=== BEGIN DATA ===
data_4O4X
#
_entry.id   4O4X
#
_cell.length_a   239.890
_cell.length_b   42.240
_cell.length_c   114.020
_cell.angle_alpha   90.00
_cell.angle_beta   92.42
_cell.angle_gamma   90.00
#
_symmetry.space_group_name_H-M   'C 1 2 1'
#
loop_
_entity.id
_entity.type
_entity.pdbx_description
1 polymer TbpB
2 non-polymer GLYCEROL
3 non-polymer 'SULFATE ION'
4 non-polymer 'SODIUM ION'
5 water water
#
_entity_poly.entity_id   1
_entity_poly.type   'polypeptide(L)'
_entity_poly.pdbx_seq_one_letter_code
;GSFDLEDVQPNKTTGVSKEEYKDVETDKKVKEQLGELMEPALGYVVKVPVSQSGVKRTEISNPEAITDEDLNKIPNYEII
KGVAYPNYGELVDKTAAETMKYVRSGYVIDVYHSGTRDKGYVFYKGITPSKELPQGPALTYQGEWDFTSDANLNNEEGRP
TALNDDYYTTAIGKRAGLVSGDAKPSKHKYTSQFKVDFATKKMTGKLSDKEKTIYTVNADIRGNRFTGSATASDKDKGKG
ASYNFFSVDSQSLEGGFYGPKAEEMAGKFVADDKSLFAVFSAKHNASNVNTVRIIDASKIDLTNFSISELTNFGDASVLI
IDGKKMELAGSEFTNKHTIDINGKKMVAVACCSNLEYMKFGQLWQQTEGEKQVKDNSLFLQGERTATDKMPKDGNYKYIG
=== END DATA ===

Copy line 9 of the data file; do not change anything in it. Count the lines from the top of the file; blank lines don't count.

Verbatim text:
_cell.angle_beta   92.42